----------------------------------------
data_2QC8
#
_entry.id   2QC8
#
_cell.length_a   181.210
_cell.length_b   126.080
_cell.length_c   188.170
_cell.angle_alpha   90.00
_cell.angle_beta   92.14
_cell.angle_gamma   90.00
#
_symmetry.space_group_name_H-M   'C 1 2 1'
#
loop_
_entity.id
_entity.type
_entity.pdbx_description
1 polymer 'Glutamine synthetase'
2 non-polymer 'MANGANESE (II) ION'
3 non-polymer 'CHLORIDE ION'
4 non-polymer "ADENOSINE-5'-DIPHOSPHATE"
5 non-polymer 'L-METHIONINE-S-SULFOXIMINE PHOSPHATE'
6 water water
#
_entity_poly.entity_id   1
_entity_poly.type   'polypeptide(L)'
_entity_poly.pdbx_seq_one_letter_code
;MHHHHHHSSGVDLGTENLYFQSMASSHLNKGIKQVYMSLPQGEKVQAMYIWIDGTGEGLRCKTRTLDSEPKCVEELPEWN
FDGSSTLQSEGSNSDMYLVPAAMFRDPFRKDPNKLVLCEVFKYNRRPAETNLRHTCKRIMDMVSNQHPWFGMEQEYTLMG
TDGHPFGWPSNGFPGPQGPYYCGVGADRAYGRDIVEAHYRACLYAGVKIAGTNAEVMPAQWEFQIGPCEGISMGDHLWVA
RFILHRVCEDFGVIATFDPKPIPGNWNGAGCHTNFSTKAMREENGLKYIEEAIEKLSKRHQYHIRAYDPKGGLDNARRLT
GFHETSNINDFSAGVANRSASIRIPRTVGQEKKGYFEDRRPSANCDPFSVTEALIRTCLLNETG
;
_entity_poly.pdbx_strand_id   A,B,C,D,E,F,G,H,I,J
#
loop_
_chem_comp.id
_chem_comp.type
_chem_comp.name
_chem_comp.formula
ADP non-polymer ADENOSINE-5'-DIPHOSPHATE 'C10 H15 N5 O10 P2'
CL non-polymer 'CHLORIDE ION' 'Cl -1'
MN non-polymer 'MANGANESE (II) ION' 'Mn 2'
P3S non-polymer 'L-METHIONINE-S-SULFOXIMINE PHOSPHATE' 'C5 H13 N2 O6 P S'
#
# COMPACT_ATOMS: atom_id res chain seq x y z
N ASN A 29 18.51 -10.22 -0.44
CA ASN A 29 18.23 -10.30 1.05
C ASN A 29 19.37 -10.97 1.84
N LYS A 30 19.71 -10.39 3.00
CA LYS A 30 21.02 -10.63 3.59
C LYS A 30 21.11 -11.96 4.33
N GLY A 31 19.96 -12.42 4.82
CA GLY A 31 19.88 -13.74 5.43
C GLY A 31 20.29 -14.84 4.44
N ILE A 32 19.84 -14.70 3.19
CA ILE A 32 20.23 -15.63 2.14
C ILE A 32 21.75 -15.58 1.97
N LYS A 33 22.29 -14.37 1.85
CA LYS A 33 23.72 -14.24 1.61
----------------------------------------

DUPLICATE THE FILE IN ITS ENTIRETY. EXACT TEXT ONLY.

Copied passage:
data_2QC8
#
_entry.id   2QC8
#
_cell.length_a   181.210
_cell.length_b   126.080
_cell.length_c   188.170
_cell.angle_alpha   90.00
_cell.angle_beta   92.14
_cell.angle_gamma   90.00
#
_symmetry.space_group_name_H-M   'C 1 2 1'
#
loop_
_entity.id
_entity.type
_entity.pdbx_description
1 polymer 'Glutamine synthetase'
2 non-polymer 'MANGANESE (II) ION'
3 non-polymer 'CHLORIDE ION'
4 non-polymer "ADENOSINE-5'-DIPHOSPHATE"
5 non-polymer 'L-METHIONINE-S-SULFOXIMINE PHOSPHATE'
6 water water
#
_entity_poly.entity_id   1
_entity_poly.type   'polypeptide(L)'
_entity_poly.pdbx_seq_one_letter_code
;MHHHHHHSSGVDLGTENLYFQSMASSHLNKGIKQVYMSLPQGEKVQAMYIWIDGTGEGLRCKTRTLDSEPKCVEELPEWN
FDGSSTLQSEGSNSDMYLVPAAMFRDPFRKDPNKLVLCEVFKYNRRPAETNLRHTCKRIMDMVSNQHPWFGMEQEYTLMG
TDGHPFGWPSNGFPGPQGPYYCGVGADRAYGRDIVEAHYRACLYAGVKIAGTNAEVMPAQWEFQIGPCEGISMGDHLWVA
RFILHRVCEDFGVIATFDPKPIPGNWNGAGCHTNFSTKAMREENGLKYIEEAIEKLSKRHQYHIRAYDPKGGLDNARRLT
GFHETSNINDFSAGVANRSASIRIPRTVGQEKKGYFEDRRPSANCDPFSVTEALIRTCLLNETG
;
_entity_poly.pdbx_strand_id   A,B,C,D,E,F,G,H,I,J
#
loop_
_chem_comp.id
_chem_comp.type
_chem_comp.name
_chem_comp.formula
ADP non-polymer ADENOSINE-5'-DIPHOSPHATE 'C10 H15 N5 O10 P2'
CL non-polymer 'CHLORIDE ION' 'Cl -1'
MN non-polymer 'MANGANESE (II) ION' 'Mn 2'
P3S non-polymer 'L-METHIONINE-S-SULFOXIMINE PHOSPHATE' 'C5 H13 N2 O6 P S'
#
# COMPACT_ATOMS: atom_id res chain seq x y z
N ASN A 29 18.51 -10.22 -0.44
CA ASN A 29 18.23 -10.30 1.05
C ASN A 29 19.37 -10.97 1.84
N LYS A 30 19.71 -10.39 3.00
CA LYS A 30 21.02 -10.63 3.59
C LYS A 30 21.11 -11.96 4.33
N GLY A 31 19.96 -12.42 4.82
CA GLY A 31 19.88 -13.74 5.43
C GLY A 31 20.29 -14.84 4.44
N ILE A 32 19.84 -14.70 3.19
CA ILE A 32 20.23 -15.63 2.14
C ILE A 32 21.75 -15.58 1.97
N LYS A 33 22.29 -14.37 1.85
CA LYS A 33 23.72 -14.24 1.61